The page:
The Voltaic Yoo-Hoo Acid Test

A half-forgotten mystery writer's cranium-busting novel tantalizes and antagonizes

Pixilation enlivens and estranges the dialogue—vide this exchange between the hero, recently beaned from behind, and some Irish cops:

"The minute I went up the steps of No. 1870, and tried to grope around in the vestibule for a push button, the house fell on my head and I traveled through space with the square root of minus one—" "What's that?"

"That's the speed of light, according to Einstein," said the other of the plainclothesmen. "He's persiflageous, Sarge!"

Harry Stephen Keeler: Explicitly absurd
photo: Courtesy The Harry Stephen Keeler Society
Harry Stephen Keeler: Explicitly absurd


See also:
  • Web Pages
    . . . How H.S. Keeler Wrote Certain of His Books
  • The Connections
    Harry Stephen Keeler's Y. Cheung, Business Detective
  • Subtext
    Harry Stephen Keeler's The Peacock Fan

    by Ed Park
  • In the manner of the broken clock that's correct twice a day, Keeler will here and there fashion a passage, or merely an aperçu, that is actually, conventionally good. Like the narrator's sketch of a suburban housing development, "with small one-story bungalows laid around within it, and little toy garages with red-tiled roofs in back of each. A single combined driveway and entrance for all the natives to get in. Or to get out." Or his coining of piquant names for imaginary periodicals, such as Hearstmopolitan and Literary Regurgitation. Or his suggestion to a lam-considering criminal that "Canada is as much of a refuge for you as—as a Wisconsin lumber camp is for a lost virgin."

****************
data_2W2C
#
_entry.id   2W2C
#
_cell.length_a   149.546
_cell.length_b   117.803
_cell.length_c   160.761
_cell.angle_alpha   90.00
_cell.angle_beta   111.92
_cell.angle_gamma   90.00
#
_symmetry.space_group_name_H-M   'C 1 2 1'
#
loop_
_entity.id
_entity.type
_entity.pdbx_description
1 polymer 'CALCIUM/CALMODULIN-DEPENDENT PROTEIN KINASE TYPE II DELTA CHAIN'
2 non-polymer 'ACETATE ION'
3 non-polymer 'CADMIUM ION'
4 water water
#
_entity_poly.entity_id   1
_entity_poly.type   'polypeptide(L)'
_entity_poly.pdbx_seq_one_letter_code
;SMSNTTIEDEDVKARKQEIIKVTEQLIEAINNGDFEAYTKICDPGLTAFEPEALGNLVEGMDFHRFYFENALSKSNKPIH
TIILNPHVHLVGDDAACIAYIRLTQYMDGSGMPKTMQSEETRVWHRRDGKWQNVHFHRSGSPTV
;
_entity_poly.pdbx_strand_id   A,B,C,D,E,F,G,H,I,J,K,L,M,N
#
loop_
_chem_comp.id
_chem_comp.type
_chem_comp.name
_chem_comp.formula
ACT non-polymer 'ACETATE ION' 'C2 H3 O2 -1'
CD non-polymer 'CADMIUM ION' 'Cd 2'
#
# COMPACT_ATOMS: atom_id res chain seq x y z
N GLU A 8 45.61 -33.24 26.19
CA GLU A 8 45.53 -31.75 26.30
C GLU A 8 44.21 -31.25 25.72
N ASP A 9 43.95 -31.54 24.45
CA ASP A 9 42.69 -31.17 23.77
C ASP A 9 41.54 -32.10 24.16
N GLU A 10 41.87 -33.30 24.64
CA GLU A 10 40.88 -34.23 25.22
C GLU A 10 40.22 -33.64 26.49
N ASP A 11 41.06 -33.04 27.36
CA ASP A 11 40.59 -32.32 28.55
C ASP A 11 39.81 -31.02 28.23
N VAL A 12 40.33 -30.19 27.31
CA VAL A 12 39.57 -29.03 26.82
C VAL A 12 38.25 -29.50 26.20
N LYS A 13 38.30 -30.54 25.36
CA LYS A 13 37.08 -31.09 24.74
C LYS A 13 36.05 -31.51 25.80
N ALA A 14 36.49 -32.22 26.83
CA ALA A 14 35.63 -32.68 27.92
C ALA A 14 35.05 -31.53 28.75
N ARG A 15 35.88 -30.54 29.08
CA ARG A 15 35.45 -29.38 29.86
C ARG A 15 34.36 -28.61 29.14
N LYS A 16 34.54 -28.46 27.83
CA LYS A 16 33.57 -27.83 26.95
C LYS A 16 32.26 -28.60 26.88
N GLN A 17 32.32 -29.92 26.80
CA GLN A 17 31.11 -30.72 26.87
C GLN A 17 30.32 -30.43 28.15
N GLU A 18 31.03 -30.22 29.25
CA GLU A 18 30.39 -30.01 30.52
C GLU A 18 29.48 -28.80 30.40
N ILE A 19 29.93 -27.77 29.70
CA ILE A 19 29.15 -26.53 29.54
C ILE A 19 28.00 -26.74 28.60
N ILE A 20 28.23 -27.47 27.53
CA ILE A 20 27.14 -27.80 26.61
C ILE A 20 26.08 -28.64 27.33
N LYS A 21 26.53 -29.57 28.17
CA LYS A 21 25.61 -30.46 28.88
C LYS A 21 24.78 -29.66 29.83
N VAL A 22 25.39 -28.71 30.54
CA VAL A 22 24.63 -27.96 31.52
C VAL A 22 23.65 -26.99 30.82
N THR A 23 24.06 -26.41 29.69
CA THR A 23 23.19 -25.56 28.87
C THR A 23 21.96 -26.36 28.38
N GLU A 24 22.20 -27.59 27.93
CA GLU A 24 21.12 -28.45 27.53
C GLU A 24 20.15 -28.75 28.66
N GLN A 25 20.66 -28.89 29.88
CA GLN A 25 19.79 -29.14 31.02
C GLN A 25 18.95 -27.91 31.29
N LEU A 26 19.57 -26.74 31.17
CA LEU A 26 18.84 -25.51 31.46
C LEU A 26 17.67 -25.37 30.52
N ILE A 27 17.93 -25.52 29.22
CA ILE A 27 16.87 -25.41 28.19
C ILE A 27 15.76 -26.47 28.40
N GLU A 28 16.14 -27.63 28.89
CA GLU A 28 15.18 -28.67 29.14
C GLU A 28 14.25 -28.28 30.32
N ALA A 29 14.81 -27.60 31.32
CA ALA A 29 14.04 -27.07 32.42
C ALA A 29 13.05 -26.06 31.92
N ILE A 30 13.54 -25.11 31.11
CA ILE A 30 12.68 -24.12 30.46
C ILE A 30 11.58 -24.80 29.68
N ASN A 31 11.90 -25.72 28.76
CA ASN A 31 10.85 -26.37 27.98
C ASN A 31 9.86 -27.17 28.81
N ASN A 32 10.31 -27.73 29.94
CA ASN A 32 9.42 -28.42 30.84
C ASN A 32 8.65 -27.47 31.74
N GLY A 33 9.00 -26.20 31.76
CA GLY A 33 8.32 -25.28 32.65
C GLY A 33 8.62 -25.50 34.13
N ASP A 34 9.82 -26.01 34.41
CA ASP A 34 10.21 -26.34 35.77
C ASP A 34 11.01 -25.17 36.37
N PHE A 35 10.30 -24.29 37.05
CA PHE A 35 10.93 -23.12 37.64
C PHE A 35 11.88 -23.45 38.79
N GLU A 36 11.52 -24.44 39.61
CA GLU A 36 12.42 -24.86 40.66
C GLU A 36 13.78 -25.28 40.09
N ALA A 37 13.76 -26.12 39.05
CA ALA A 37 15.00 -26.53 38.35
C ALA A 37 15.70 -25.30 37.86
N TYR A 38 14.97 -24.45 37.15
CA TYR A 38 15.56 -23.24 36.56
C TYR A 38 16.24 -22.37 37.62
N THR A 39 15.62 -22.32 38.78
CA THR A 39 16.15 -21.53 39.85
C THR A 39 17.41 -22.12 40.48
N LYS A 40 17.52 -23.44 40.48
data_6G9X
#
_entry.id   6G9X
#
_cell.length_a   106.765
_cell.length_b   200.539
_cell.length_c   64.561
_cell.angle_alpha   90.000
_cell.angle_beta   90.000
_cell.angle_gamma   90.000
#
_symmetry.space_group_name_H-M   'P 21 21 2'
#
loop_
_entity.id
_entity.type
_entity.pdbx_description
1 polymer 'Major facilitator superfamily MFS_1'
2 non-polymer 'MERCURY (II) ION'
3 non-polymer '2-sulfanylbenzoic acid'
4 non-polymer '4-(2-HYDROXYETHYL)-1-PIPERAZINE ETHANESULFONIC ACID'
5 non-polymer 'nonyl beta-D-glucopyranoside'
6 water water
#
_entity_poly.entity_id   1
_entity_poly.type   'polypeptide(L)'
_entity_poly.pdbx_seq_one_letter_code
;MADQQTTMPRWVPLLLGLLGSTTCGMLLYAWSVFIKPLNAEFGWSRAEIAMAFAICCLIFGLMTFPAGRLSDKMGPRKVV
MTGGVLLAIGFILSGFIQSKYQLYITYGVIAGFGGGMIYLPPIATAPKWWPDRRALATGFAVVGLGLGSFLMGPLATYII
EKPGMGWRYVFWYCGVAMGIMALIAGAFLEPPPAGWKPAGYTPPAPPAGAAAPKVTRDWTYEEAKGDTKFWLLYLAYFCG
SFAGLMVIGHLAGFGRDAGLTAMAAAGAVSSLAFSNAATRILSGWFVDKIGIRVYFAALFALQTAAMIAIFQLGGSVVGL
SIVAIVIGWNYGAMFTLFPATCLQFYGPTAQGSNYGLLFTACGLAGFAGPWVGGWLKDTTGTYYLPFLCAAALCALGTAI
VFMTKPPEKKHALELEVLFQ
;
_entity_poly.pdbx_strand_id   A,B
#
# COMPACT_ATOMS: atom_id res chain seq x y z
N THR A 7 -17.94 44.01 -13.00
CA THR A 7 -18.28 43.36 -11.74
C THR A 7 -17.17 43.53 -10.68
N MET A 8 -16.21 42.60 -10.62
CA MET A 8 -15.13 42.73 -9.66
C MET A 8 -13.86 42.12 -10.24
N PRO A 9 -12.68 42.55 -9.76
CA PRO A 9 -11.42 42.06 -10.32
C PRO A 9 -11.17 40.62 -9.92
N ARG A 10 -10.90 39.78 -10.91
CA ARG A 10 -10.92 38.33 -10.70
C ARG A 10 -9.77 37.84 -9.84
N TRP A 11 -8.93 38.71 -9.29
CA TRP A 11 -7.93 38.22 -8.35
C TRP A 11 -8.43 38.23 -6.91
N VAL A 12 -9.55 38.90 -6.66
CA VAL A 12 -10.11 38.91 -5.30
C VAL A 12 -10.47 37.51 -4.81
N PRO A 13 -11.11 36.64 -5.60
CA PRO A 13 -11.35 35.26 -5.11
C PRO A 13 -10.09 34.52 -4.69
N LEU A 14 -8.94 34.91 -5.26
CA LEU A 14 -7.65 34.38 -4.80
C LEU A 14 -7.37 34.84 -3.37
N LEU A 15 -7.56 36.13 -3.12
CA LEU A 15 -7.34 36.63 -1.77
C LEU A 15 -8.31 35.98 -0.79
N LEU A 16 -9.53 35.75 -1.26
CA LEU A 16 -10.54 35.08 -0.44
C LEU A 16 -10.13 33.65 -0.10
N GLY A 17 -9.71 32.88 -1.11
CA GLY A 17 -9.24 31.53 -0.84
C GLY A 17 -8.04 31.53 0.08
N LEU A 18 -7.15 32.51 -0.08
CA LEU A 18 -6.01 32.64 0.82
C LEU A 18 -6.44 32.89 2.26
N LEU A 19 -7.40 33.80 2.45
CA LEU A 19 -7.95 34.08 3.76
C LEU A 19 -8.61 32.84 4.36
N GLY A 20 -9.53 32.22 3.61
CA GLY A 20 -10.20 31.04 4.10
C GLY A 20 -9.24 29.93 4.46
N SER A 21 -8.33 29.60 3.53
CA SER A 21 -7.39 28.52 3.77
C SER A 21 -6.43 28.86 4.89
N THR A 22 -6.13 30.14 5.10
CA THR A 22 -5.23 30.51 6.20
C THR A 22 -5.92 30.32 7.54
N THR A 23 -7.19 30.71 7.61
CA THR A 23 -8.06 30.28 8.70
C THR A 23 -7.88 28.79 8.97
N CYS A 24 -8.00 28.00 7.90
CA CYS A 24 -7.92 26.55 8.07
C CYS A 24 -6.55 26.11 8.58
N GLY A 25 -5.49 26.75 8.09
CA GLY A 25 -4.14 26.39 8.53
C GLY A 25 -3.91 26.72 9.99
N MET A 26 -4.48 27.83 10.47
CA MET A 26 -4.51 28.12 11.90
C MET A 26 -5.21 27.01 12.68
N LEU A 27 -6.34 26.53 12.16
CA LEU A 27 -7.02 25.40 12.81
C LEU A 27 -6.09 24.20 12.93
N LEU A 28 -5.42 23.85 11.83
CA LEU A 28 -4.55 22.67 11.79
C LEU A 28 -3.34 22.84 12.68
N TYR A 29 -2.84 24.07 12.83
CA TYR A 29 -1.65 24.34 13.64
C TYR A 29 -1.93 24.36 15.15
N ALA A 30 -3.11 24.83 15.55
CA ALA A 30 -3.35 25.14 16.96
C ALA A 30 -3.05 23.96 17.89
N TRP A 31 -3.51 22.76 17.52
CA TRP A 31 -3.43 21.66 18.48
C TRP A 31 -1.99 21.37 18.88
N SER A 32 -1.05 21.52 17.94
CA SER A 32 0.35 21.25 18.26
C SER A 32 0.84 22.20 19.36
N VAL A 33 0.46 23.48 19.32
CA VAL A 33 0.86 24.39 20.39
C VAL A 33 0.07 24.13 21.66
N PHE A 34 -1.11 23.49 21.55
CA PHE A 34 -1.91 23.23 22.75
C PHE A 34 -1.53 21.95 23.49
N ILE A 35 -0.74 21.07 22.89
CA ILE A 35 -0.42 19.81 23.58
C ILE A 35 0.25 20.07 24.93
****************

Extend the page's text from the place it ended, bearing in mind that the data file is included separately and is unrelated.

In life and death, Keeler has borne his critics' attacks—the latest being a piece in the December 21 New York Sun by Mysterious Bookshop owner Otto Penzler that is less a hatchet job than a series of shallow pinpricks. ("Keeler is to good literature as rectal cancer is to good health," Penzler writes, in what is ostensibly a review of The Riddle of the Traveling Skull but overall evidences greater familiarity with the McSweeney's press release than with the novel itself.) Indeed, there are sound reasons for disliking Keeler's work. But mediocrity is not among them. Unlike the cults around, say, Ed Wood or Eisenhower-era lounge music—the fetishizing of dullness, the caressing of a void—Keeler's is a cult of the wildly overcreative, the sincerely, bountifully bizarre.

    In the words of Skull's Teutonic neurosurgeon, "Life! What a tangle it is, isn't it! Gott! People—objects—all bound together—in all sorts of odd relationships!" That's Harry Stephen, whether you get him whole, halfway, or not at all. But for those willing to look past the racism—a challenge—Keeler is a home-brewed hallucinogen, the literary equivalent of the quackish medical compounds and energy elixirs once peddled by tent and wagon in those dark decades before the all-night infomercial. He had a bent of brain and twist of pen that make him an acquired but irreplaceable taste—not Electric Kool-Aid, but its ancestral counterpart, its Depression-bred grandfather: Voltaic Yoo-Hoo, perhaps.

    Devin McKinney, author of Magic Circles: The Beatles in Dream and History (Harvard), writes a music column for The American Prospect online (

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